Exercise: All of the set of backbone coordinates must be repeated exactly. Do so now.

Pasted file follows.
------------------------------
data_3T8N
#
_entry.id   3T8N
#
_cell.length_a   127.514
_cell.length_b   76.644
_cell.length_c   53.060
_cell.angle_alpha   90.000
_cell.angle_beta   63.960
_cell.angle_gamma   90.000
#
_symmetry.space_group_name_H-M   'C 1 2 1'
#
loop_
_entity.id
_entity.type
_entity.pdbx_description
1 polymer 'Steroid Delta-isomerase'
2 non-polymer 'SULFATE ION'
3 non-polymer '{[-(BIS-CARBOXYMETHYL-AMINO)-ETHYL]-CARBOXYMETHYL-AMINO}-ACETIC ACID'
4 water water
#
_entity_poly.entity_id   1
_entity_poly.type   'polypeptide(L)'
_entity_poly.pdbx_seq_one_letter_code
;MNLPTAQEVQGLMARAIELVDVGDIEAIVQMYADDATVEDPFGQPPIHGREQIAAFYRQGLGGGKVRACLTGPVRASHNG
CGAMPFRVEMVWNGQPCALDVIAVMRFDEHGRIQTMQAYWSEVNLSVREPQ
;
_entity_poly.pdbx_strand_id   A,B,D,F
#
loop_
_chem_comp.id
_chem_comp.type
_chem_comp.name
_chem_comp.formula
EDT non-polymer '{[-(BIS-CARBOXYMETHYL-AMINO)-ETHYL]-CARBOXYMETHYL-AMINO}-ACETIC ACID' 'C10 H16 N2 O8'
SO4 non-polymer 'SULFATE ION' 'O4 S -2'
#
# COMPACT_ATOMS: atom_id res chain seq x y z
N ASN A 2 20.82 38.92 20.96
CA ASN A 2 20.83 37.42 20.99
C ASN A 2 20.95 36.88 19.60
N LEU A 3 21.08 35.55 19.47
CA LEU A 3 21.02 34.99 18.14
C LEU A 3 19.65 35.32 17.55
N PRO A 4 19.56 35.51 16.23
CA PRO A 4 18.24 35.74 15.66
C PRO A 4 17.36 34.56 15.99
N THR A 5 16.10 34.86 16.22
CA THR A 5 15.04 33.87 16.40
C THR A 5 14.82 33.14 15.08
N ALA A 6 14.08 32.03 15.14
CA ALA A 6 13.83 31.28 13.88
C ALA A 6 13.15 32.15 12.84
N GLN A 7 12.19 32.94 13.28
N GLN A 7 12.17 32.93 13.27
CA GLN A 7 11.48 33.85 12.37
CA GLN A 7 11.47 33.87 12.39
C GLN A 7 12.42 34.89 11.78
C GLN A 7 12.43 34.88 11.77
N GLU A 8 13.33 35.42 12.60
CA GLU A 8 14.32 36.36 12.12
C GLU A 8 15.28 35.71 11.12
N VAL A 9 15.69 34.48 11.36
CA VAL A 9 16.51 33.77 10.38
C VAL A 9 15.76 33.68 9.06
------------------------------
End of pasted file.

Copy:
data_3T8N
#
_entry.id   3T8N
#
_cell.length_a   127.514
_cell.length_b   76.644
_cell.length_c   53.060
_cell.angle_alpha   90.000
_cell.angle_beta   63.960
_cell.angle_gamma   90.000
#
_symmetry.space_group_name_H-M   'C 1 2 1'
#
loop_
_entity.id
_entity.type
_entity.pdbx_description
1 polymer 'Steroid Delta-isomerase'
2 non-polymer 'SULFATE ION'
3 non-polymer '{[-(BIS-CARBOXYMETHYL-AMINO)-ETHYL]-CARBOXYMETHYL-AMINO}-ACETIC ACID'
4 water water
#
_entity_poly.entity_id   1
_entity_poly.type   'polypeptide(L)'
_entity_poly.pdbx_seq_one_letter_code
;MNLPTAQEVQGLMARAIELVDVGDIEAIVQMYADDATVEDPFGQPPIHGREQIAAFYRQGLGGGKVRACLTGPVRASHNG
CGAMPFRVEMVWNGQPCALDVIAVMRFDEHGRIQTMQAYWSEVNLSVREPQ
;
_entity_poly.pdbx_strand_id   A,B,D,F
#
loop_
_chem_comp.id
_chem_comp.type
_chem_comp.name
_chem_comp.formula
EDT non-polymer '{[-(BIS-CARBOXYMETHYL-AMINO)-ETHYL]-CARBOXYMETHYL-AMINO}-ACETIC ACID' 'C10 H16 N2 O8'
SO4 non-polymer 'SULFATE ION' 'O4 S -2'
#
# COMPACT_ATOMS: atom_id res chain seq x y z
N ASN A 2 20.82 38.92 20.96
CA ASN A 2 20.83 37.42 20.99
C ASN A 2 20.95 36.88 19.60
N LEU A 3 21.08 35.55 19.47
CA LEU A 3 21.02 34.99 18.14
C LEU A 3 19.65 35.32 17.55
N PRO A 4 19.56 35.51 16.23
CA PRO A 4 18.24 35.74 15.66
C PRO A 4 17.36 34.56 15.99
N THR A 5 16.10 34.86 16.22
CA THR A 5 15.04 33.87 16.40
C THR A 5 14.82 33.14 15.08
N ALA A 6 14.08 32.03 15.14
CA ALA A 6 13.83 31.28 13.88
C ALA A 6 13.15 32.15 12.84
N GLN A 7 12.19 32.94 13.28
N GLN A 7 12.17 32.93 13.27
CA GLN A 7 11.48 33.85 12.37
CA GLN A 7 11.47 33.87 12.39
C GLN A 7 12.42 34.89 11.78
C GLN A 7 12.43 34.88 11.77
N GLU A 8 13.33 35.42 12.60
CA GLU A 8 14.32 36.36 12.12
C GLU A 8 15.28 35.71 11.12
N VAL A 9 15.69 34.48 11.36
CA VAL A 9 16.51 33.77 10.38
C VAL A 9 15.76 33.68 9.06